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1B03 - Unit 3.1 - Unit 3.1 Cardiovascular System Pathology...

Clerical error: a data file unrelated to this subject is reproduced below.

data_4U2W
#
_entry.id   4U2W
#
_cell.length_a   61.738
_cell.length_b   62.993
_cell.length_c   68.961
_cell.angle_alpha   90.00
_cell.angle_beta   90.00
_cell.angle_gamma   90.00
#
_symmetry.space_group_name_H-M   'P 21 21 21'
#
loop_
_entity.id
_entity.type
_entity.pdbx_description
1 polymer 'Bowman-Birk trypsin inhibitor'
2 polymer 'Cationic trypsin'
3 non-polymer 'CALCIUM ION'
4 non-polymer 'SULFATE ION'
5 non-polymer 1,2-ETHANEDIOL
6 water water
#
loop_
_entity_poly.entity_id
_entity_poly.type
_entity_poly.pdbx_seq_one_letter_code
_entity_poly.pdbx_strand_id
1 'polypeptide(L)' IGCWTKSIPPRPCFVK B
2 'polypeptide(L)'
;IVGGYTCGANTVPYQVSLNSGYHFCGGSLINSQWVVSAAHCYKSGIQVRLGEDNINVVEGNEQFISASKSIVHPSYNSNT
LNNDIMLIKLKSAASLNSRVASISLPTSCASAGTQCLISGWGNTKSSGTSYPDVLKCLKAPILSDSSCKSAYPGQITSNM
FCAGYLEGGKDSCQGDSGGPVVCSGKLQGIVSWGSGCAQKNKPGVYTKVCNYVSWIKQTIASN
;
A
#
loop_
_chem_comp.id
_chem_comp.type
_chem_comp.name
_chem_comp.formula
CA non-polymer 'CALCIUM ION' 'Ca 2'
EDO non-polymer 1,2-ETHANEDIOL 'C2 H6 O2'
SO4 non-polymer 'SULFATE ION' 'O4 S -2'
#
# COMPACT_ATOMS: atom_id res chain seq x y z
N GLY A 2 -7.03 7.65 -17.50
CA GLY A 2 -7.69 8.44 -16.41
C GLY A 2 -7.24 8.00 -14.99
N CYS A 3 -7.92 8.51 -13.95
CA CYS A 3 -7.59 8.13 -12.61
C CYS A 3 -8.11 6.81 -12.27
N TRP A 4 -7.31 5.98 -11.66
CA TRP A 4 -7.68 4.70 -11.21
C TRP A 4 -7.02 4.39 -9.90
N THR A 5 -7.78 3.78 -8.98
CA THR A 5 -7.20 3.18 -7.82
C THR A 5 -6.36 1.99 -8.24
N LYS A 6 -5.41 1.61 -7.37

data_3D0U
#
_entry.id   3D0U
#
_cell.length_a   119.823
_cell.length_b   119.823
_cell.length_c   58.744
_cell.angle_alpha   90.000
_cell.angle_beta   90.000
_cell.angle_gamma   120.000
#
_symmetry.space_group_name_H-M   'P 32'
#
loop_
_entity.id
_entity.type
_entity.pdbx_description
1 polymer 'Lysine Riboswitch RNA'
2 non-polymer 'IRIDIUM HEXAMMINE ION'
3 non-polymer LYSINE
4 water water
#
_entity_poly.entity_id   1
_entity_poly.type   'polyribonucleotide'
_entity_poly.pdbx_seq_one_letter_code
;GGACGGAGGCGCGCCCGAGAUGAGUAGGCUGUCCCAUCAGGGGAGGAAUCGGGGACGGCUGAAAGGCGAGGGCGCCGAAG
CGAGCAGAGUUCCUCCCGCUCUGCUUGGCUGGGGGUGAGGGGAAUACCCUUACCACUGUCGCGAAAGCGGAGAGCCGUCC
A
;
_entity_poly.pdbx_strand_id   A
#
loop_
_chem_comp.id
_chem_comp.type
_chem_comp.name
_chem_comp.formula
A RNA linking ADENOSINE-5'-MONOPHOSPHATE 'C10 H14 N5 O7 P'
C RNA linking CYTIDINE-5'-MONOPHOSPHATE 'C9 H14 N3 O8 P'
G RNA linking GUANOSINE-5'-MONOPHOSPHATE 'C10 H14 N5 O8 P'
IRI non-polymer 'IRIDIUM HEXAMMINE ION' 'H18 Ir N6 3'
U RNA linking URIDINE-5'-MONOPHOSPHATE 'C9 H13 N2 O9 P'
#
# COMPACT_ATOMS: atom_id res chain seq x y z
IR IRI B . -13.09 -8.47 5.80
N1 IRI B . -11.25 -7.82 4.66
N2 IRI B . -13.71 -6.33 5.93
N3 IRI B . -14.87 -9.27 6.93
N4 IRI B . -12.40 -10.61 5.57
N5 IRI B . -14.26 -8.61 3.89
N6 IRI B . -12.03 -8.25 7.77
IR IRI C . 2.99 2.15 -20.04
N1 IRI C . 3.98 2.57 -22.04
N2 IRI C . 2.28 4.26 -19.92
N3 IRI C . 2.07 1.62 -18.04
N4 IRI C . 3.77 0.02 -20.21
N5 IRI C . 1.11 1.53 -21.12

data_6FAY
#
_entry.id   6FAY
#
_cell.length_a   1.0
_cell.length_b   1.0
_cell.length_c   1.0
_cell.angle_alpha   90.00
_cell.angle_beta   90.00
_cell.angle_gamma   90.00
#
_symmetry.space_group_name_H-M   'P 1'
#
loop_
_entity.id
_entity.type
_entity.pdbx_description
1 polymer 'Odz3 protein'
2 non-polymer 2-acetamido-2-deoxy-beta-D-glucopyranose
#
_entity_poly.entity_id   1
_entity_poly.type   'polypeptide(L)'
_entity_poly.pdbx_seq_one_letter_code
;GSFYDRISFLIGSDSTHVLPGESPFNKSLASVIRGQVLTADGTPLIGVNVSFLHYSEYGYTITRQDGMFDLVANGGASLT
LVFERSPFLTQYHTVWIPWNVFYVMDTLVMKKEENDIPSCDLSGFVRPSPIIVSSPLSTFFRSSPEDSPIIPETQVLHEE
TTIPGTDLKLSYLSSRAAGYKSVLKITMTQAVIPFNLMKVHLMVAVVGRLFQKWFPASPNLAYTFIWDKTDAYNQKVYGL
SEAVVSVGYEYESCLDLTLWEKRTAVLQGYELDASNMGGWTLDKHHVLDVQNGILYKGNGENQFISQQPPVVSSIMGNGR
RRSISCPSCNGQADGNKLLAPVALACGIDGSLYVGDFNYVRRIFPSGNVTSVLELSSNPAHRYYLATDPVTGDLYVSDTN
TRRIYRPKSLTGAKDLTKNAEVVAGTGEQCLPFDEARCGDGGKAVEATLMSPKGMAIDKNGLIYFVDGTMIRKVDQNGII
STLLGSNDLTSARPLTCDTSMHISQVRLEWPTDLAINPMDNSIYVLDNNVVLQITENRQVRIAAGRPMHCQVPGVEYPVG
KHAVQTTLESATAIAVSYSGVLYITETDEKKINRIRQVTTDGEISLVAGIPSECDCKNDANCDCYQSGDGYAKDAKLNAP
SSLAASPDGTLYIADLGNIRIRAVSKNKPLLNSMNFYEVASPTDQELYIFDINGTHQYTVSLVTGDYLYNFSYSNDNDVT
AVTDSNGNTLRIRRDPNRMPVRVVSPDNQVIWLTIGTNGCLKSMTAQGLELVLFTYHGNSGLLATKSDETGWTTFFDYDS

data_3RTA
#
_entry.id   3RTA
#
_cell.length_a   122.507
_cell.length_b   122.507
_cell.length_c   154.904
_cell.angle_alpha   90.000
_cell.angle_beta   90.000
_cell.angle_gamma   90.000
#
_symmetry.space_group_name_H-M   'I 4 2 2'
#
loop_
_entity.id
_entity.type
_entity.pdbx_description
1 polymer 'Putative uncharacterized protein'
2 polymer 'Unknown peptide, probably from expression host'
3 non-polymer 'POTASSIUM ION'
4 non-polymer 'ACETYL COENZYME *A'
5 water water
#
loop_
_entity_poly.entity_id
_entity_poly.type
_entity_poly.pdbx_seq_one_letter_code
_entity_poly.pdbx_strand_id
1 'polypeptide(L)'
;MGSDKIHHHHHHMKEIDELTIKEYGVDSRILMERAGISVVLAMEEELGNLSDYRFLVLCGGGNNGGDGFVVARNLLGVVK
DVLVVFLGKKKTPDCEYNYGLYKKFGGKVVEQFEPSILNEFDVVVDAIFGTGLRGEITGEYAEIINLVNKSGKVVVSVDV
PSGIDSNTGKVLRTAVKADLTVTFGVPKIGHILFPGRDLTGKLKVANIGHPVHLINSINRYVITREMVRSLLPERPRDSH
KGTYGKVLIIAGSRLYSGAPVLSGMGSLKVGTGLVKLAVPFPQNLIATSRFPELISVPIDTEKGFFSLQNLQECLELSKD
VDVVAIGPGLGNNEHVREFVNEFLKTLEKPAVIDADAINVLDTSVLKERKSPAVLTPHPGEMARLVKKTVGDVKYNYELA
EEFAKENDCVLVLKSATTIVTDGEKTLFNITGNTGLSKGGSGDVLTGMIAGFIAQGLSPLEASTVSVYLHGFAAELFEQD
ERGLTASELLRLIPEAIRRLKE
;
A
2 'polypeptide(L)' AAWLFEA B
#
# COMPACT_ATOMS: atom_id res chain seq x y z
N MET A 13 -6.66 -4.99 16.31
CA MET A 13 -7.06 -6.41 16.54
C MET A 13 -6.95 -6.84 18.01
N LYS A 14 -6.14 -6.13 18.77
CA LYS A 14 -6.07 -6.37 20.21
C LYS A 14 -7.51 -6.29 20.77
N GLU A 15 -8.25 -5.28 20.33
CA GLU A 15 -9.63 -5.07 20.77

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Unit 3.1 Cardiovascular System Pathology Pg. 271-321 Pathologies Arteriosclerosis : (a general term for all types of arterial changes) degenerative changes in the small arteries and arterioles - common over age 50 & those with diabetes - elasticity lost - walls become thick and hard - lumen narrows, may become obstructed - leads to: - diffuse ischemia (a restriction in blood supply) - necrosis in various tissues (eg. kidneys, brain, heart) Atherosclerosis : differentiated by the presence of atheromas, plaques consisting of lipids, cells, fibrin, and cell debris, often with attached thrombi, formed inside the walls of large arteries. Etiology: - more common after age 40, particularly in men - women protected by higher HDL until after menopause (estrogen levels decrease) - genetics - diet + lifestyle (eg. smoking --> lowers HDL) FIG 18-13 - damages arterial wall - decrease elasticity - atheromas may calcify over time --> further rigidity of wall. leads to aneurysm FIG 18-12 - begins with endothelia injury in artery --> inflammation. elevated C-reactive protein (CRP) - smooth muscle cells proliferate/multiply --> plaque forms - platelets adhere to rough, damaged surface of arterial wall --> thrombosis/partial obstruction of artery - precipitating factor for myocardial infarction * atherosclorotic artery: - rough, elevated surface - loose pieces of plaque and thrombus - openings to branching arteries are blocked - atheromas form primarily in large arteries (eg. aorta and iliac arteries, coronary arteries, and carotid arteries) & at points of bifurcation (splitting of main body into two parts) , where turbulent blood flow encourages atheromas development FIG - 18.11 - Low-density lipoprotein (LDL): major contributing factor to atheromas. has high lipid content, transports cholesterol from liver to cells. Dangerous component of elevated serum levels of lipids and cholesterol.
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